6 reasons to eat legumes

Eating these seeds dry is a cheap and tasty lower cholesterol, lose weight and fight diabetes. Enter a bean increasing consumption. Paula Leighton.
The saying “good things come in small packages” is one of its clearest expressions in legumes.¬†Numerous studies show that beans, lentils, chickpeas and peas are among the healthiest foods.

An estimated 100 grams of pulses included 20 g protein, only 1 to 5.5 g fat and 11 to 21 grams of fiber. Added to this are minerals such as iron, copper, zinc, potassium, magnesium and calcium and B vitamins, which help to fight anemia, reduce bad cholesterol and benefit the nervous system and skin.

The problem is that Chileans are consuming them less and less.

According to a survey of more than 30 000 people conducted by the Healthy Food Program, “only 10% of people consuming legumes more than twice a week, as recommended in the Mediterranean diet-, 55% consumed one to two times per weekand 35%, less than once a week, “said Guadalupe Echeverria, a researcher at the Center for Molecular Nutrition and Chronic Diseases of the U.¬†Catholic.

Studies and experts give six reasons to give more room in the diet.

Healthy protein.¬†”The only legumes lack an essential amino acid-methionine-to provide all essential amino acids having the animal protein,” says Alejandra Gil, clinical nutritionist at the UC San Carlos de Apoquindo.¬†However, he adds, “cereals contain this amino acid, so a noodle dish of beans or lentils and rice provide the same protein content than meat.”

For example, a cup of lentils provides 18 grams of protein, equivalent to three eggs or 70 grams of meat.

Ideal for diabetics. Because of its low glycemic index, legumes have been shown to be important allies of type 2 diabetes.

In several studies, Dr. David Jenkins, director of the Center for Risk Factor Modification St. Michael’s Hospital, the U.¬†Toronto (Canada), and world authority in investigating the benefits of legumes, has been shown to indicate a diet rich in vegetables to these diabetic patients show significant reductions in glucose levels and increases in HDL cholesterol that¬†would result in reductions of 10 to 12% in cardiovascular complications associated with diabetes.

“Its use also reduces total cholesterol and helps regulate blood pressure, benefiting people with high triglycerides and hypertension,” Jenkins told “El Mercurio”.

They help you lose weight.¬†A common myth is that legumes are fattening.¬†However, the opposite occurs.¬†”Several reviews of studies show consistently that eating vegetables is associated with lower body mass index, waist circumference and risk of obesity,” adds Dr. Ines Urquiga, Center for Molecular Nutrition and Chronic Disease UC.¬†Among other things, adds, “This is because high fiber foods such as beans, deliver more mass with less energy and produce an intestinal fullness.”

Jenkins adds, “have fewer calories than equal amounts of red meat or bread.”

Improve intestinal transit. One cup of lentils or black beans provides 15 grams of fiber, a figure no less, considering that, according to the Mayo Clinic, women should try to eat at least 21-25 grams of fiber a day and men 30 to 38 gr.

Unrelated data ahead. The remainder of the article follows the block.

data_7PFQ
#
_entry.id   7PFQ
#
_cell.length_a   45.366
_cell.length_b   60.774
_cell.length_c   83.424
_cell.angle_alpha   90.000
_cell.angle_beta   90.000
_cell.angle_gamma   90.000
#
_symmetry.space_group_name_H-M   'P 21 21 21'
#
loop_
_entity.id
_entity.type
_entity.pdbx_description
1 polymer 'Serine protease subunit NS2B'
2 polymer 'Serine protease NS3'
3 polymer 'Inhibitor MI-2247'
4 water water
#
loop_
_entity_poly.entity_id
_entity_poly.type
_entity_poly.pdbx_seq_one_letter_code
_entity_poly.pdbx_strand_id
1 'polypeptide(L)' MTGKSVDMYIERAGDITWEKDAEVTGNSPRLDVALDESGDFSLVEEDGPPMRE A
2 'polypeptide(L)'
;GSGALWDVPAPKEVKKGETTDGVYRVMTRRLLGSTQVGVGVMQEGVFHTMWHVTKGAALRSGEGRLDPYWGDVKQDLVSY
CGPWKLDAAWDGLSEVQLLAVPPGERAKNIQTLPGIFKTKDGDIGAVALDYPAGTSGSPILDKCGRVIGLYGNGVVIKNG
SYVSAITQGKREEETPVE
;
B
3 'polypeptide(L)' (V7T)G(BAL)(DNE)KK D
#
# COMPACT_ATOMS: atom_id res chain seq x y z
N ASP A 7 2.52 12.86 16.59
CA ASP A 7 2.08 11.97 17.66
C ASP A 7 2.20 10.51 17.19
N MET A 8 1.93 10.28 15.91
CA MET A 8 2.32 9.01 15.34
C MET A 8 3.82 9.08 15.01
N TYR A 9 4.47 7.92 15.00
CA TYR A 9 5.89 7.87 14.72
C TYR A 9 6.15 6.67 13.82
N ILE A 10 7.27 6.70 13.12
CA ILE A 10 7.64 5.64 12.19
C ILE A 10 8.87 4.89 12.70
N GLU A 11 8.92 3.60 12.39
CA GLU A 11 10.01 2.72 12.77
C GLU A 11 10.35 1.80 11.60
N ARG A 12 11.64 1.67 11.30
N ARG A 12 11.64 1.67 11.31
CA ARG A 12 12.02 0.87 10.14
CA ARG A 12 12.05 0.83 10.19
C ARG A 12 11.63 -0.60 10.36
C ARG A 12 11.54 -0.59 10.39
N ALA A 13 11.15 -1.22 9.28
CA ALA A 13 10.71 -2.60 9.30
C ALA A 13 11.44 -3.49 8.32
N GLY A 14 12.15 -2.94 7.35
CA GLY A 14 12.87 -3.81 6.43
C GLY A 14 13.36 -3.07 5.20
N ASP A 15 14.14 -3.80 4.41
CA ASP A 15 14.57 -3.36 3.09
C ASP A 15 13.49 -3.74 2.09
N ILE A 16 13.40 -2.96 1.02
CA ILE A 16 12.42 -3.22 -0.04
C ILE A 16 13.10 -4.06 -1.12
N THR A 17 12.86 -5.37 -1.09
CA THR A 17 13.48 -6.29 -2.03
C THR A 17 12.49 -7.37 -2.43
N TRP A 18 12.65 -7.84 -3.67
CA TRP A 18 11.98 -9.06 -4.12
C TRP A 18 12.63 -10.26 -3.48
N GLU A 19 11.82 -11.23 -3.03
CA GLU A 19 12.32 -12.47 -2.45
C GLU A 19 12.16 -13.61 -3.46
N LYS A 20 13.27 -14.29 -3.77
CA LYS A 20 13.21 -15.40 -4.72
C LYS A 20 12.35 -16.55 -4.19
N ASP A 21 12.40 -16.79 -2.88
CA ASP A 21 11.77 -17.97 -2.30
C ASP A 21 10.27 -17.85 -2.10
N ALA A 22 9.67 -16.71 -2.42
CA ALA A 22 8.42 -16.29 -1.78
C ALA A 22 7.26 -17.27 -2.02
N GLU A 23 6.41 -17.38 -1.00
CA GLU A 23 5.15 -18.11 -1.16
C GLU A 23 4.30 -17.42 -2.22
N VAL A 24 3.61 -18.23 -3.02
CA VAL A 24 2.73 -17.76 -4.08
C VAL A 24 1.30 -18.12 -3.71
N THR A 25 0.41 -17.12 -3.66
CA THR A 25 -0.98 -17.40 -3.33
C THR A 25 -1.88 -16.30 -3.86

A diet rich in fiber helps to normalize bowel movements and facilitates the passage of stool.¬†”Therefore, consuming vegetables also helps improve constipation,” says Dr. Karen Salvo, German Clinic dietitian.

Reduced risk of cancer. According to a review of studies of the World Foundation for Research on Cancer, there is evidence that foods rich in fiber like beans, reduce the risk of esophageal cancer and colorectal cancer, whereas consumption of legumes especially protects against cancers stomach and prostate. A study published in May in the journal Nutrition and Cancer showed that consuming legumes at least three times per week reduced by 33% the risk of intestinal polyps, whose appearance can lead to colon cancer.

They are versatile. Preparations with vegetables go well beyond the traditional dishes.All cultures have special dishes; with them can be prepared pasta sandwich spreads (like hummus from chickpeas), salads, meat, vegetable and even desserts, cakes and beverages (soy milk). In March 2009, FAO published about 70 recipes based on these seeds in the Second International Cookbook Chefs Against Hunger-Vegetables. Three of them are included on this page. Dare to try them!


Worldwide there are 180 species of beans, 126 of which come from the Americas.

Tips cocinarlasLa Sun Fliman chef, restaurant vegetarian quinoa, suggests soaking the beans in cold water “and once the water boils, cook over low heat to keep the grains burst.”¬†This also means that are more tender and easier to digest.

In their guide to cooking vegetables, the Mayo Clinic suggests a strategy of soaking helps reduce the swelling they produce.¬†Put the beans in a pot with boiling water and bring to a boil for 2 to 3 minutes, cover and let stand overnight.¬†”The next day, 75 to 90% of indigestible sugars that cause gas will have dissolved in the soaking water.”

The guide also recommends changing the water several times to soak and cook the vegetables with clean water.

“Stew the vegetables with other vegetables like peppers, zucchini or carrot grated Italian, increases the nutritional value of the dish and its content of fiber,” suggests nutritionist Giselle Mu√Īoz, the Cl√≠nica Las Condes.

Paula Larenas, director of Gastronomy and social Inacap Casino Feeds You Healthy Eating suggests always add salt when the beans are already cooked and have added other ingredients to the preparation.

Guisarlas is advisable to put oregano to sofrito, “as it has medicinal properties that help digestion,” advises Paula Larenas.

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